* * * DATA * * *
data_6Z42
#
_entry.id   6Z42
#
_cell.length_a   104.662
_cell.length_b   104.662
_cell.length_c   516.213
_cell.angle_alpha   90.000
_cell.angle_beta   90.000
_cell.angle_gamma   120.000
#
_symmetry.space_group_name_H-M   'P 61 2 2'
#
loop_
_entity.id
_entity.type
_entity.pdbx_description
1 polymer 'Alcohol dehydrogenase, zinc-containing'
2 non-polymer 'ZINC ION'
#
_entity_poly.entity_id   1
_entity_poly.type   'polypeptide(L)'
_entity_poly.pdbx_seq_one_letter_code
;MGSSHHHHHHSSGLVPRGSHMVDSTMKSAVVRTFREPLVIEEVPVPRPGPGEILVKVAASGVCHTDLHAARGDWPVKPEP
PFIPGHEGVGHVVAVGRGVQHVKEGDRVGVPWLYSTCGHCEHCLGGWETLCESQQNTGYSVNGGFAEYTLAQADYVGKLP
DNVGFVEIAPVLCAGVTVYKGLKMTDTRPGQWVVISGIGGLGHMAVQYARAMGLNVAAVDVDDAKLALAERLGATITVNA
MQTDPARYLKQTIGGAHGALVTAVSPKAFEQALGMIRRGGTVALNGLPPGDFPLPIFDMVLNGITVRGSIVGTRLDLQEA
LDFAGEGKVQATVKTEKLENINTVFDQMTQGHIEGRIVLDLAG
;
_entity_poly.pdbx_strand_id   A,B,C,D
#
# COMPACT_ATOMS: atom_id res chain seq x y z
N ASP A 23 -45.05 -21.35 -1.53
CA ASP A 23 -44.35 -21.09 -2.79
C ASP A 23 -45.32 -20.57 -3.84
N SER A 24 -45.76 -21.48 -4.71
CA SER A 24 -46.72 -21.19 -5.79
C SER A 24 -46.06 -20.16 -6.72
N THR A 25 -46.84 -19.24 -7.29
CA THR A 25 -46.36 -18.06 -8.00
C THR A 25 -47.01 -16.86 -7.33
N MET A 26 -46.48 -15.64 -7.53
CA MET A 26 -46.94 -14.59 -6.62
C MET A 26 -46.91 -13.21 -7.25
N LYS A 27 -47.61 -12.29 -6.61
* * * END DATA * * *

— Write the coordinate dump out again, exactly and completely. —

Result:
data_6Z42
#
_entry.id   6Z42
#
_cell.length_a   104.662
_cell.length_b   104.662
_cell.length_c   516.213
_cell.angle_alpha   90.000
_cell.angle_beta   90.000
_cell.angle_gamma   120.000
#
_symmetry.space_group_name_H-M   'P 61 2 2'
#
loop_
_entity.id
_entity.type
_entity.pdbx_description
1 polymer 'Alcohol dehydrogenase, zinc-containing'
2 non-polymer 'ZINC ION'
#
_entity_poly.entity_id   1
_entity_poly.type   'polypeptide(L)'
_entity_poly.pdbx_seq_one_letter_code
;MGSSHHHHHHSSGLVPRGSHMVDSTMKSAVVRTFREPLVIEEVPVPRPGPGEILVKVAASGVCHTDLHAARGDWPVKPEP
PFIPGHEGVGHVVAVGRGVQHVKEGDRVGVPWLYSTCGHCEHCLGGWETLCESQQNTGYSVNGGFAEYTLAQADYVGKLP
DNVGFVEIAPVLCAGVTVYKGLKMTDTRPGQWVVISGIGGLGHMAVQYARAMGLNVAAVDVDDAKLALAERLGATITVNA
MQTDPARYLKQTIGGAHGALVTAVSPKAFEQALGMIRRGGTVALNGLPPGDFPLPIFDMVLNGITVRGSIVGTRLDLQEA
LDFAGEGKVQATVKTEKLENINTVFDQMTQGHIEGRIVLDLAG
;
_entity_poly.pdbx_strand_id   A,B,C,D
#
# COMPACT_ATOMS: atom_id res chain seq x y z
N ASP A 23 -45.05 -21.35 -1.53
CA ASP A 23 -44.35 -21.09 -2.79
C ASP A 23 -45.32 -20.57 -3.84
N SER A 24 -45.76 -21.48 -4.71
CA SER A 24 -46.72 -21.19 -5.79
C SER A 24 -46.06 -20.16 -6.72
N THR A 25 -46.84 -19.24 -7.29
CA THR A 25 -46.36 -18.06 -8.00
C THR A 25 -47.01 -16.86 -7.33
N MET A 26 -46.48 -15.64 -7.53
CA MET A 26 -46.94 -14.59 -6.62
C MET A 26 -46.91 -13.21 -7.25
N LYS A 27 -47.61 -12.29 -6.61